That was the point I was making Jazz. Champagne is Champagne and sparking wine is something diferent all together.

Jazz Jazz 4:55 pm 13 Aug 09

You can also by sparkling wine at tongue and groove for far less than $100 a bottle

j from the block j from the block 4:38 pm 13 Aug 09

well, I guess it depends on what you are after in aspiring suitors. Sleazy, old, with a tendnecy to spike your drinks? Look around on a thursday friday or saturday, you’ll find them. I try to advise ladies to avoid those ones. I see it fairly often, maybe you need to change venues!

Meg4n Meg4n 4:30 pm 13 Aug 09

Why is it then I can never find these ‘aspiring suitors’ to buy me a round? And definitely not when I was 17, and youthful and bubbly and stuff.

j from the block j from the block 4:13 pm 13 Aug 09

Prices are not that hideous, there are worse in bars / restaurants.
Depends what you are into I guess. Sadly, I don’t think there would be a shortage of aspiring suitors offering to buy them a round.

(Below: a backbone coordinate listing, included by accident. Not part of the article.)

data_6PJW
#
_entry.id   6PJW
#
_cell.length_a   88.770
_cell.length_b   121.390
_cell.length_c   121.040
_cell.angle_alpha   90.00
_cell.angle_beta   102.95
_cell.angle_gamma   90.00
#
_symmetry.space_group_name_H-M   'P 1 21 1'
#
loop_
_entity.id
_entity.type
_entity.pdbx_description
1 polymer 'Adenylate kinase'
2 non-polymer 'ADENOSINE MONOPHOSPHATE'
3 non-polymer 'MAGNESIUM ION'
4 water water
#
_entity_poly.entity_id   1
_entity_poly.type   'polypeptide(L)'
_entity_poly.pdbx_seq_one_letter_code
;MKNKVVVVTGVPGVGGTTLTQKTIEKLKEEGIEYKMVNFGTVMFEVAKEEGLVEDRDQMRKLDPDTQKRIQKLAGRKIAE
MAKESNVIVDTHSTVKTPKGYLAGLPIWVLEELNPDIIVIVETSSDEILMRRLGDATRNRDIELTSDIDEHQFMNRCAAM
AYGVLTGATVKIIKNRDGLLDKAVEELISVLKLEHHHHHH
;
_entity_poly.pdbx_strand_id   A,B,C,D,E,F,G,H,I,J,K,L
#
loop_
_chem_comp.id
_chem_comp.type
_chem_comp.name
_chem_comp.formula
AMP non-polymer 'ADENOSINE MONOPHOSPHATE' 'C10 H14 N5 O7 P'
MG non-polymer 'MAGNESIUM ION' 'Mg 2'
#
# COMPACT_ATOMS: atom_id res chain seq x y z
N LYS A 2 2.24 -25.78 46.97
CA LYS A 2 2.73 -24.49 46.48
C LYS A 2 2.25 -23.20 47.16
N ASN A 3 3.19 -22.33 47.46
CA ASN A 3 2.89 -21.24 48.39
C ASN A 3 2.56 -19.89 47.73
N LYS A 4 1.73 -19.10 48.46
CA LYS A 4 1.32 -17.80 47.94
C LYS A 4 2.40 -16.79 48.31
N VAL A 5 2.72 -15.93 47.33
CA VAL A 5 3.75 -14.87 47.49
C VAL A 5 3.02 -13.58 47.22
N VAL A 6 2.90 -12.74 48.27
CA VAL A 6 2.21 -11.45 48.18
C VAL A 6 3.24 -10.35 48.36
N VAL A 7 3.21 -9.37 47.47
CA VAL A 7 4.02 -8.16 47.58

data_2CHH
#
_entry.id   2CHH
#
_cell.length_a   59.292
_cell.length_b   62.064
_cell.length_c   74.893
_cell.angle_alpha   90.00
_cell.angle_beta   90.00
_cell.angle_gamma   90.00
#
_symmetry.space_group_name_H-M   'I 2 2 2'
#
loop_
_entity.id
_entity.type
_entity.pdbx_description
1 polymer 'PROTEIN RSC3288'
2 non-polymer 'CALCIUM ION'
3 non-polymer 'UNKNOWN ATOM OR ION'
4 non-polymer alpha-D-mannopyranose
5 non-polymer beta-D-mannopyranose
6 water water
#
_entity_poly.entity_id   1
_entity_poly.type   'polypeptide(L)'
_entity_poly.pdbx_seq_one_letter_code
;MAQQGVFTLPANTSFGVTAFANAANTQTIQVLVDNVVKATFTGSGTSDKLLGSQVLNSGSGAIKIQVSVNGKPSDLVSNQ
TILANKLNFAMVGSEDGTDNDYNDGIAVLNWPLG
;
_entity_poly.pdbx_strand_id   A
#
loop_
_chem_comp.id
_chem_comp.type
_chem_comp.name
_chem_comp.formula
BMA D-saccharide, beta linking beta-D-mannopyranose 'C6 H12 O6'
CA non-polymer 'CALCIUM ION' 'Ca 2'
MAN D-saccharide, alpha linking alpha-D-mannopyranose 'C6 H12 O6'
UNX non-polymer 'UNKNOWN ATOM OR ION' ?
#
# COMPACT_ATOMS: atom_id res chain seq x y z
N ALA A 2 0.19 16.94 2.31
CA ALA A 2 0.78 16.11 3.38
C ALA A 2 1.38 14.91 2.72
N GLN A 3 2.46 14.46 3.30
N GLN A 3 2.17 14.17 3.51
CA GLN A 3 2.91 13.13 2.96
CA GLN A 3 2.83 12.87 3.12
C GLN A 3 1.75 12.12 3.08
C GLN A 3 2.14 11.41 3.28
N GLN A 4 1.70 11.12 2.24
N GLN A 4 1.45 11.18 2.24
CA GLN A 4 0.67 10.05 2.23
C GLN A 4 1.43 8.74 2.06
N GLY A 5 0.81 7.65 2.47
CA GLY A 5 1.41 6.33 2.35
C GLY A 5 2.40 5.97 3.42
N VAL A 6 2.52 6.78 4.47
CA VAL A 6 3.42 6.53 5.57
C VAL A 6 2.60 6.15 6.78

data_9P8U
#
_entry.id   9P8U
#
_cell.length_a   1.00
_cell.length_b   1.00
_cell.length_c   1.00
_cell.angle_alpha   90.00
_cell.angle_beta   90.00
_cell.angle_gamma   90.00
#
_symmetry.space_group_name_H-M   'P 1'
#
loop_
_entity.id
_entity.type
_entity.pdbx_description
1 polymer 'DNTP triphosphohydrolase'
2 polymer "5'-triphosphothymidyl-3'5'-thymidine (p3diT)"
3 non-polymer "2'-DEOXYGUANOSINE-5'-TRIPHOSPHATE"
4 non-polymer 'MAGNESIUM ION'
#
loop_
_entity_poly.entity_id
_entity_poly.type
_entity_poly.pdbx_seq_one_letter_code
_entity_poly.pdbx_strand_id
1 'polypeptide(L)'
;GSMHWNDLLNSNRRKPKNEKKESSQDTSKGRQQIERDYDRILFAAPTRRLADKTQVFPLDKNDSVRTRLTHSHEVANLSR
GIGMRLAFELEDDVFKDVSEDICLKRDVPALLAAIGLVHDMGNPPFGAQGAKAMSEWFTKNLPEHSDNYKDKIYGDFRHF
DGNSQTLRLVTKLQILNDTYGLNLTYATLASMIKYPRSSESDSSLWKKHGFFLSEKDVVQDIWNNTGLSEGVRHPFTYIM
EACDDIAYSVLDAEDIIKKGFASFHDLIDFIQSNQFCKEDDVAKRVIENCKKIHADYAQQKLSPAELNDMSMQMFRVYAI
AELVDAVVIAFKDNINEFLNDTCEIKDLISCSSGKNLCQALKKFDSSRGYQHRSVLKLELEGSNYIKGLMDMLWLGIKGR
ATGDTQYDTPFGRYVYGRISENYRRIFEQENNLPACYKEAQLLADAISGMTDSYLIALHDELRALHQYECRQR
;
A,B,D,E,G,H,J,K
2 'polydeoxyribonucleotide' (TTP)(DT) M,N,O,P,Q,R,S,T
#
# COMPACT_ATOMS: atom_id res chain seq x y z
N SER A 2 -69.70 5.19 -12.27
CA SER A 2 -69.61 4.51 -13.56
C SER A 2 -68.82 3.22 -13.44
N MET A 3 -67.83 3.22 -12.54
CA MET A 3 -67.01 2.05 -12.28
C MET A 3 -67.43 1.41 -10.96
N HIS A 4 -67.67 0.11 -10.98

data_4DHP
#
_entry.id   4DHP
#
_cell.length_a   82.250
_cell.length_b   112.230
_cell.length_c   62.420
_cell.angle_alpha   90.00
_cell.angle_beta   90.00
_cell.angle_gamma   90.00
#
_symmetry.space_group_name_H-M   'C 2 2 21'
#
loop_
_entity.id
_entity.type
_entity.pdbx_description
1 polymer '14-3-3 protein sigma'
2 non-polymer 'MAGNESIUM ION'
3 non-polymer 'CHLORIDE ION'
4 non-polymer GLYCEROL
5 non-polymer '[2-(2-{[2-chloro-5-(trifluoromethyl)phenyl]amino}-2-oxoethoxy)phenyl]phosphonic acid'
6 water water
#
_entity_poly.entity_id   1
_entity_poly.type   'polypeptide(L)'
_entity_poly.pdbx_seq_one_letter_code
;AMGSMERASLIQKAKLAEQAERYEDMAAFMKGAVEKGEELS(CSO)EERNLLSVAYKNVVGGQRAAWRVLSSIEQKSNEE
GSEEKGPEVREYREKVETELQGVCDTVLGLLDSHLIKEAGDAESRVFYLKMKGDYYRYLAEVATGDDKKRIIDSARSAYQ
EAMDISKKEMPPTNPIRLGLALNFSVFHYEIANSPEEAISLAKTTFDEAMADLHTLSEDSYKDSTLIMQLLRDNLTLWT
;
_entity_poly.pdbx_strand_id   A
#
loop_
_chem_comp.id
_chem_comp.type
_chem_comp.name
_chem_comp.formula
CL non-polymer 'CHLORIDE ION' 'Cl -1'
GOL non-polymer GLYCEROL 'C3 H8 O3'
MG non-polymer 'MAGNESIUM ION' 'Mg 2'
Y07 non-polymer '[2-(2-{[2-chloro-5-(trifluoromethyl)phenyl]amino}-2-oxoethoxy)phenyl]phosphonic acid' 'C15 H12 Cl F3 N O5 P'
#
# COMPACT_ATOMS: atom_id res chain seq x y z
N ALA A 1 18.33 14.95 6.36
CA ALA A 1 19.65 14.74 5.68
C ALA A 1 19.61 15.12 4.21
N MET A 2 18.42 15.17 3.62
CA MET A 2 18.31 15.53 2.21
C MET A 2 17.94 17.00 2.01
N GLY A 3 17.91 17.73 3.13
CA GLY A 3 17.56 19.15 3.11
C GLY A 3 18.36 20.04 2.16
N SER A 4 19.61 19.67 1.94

Clown Killer Clown Killer 4:01 pm 13 Aug 09

The inspectors and two police constables later found the girls inside with a group of other teenagers drinking champagne

It also leads me to believe that these weren’t just some schoolies out on a drunken spree. Champagne in a place like that would surely set you back at least $100 a bottle!

j from the block j from the block 3:48 pm 13 Aug 09

“The inspectors and two police constables later found the girls inside with a group of other teenagers drinking champagne.”

This leads me to think they would not have returned the BAC of 0.0

lobster lobster 3:41 pm 13 Aug 09

Would not the girls have returned a BAC of 0.0 and then been in the clear?

pierce pierce 2:57 pm 13 Aug 09

Surely someone must have set up a Facebook group to protest this horrendous injustice imposed on those poor girls?

j from the block j from the block 2:21 pm 13 Aug 09

Change it up, if the girls had gone to a restaurant for a friends 18th, with their parents, and had empty glasses in front of them, would they have been escorted off the premises?
And if they were there with parental / guardian supervision, and had not done anything wrong, would the guardians not have suggested the error in judgement to the police?
Just a thought, but if I was responsible for someone and they were taken to a police station without reason, I would arc up.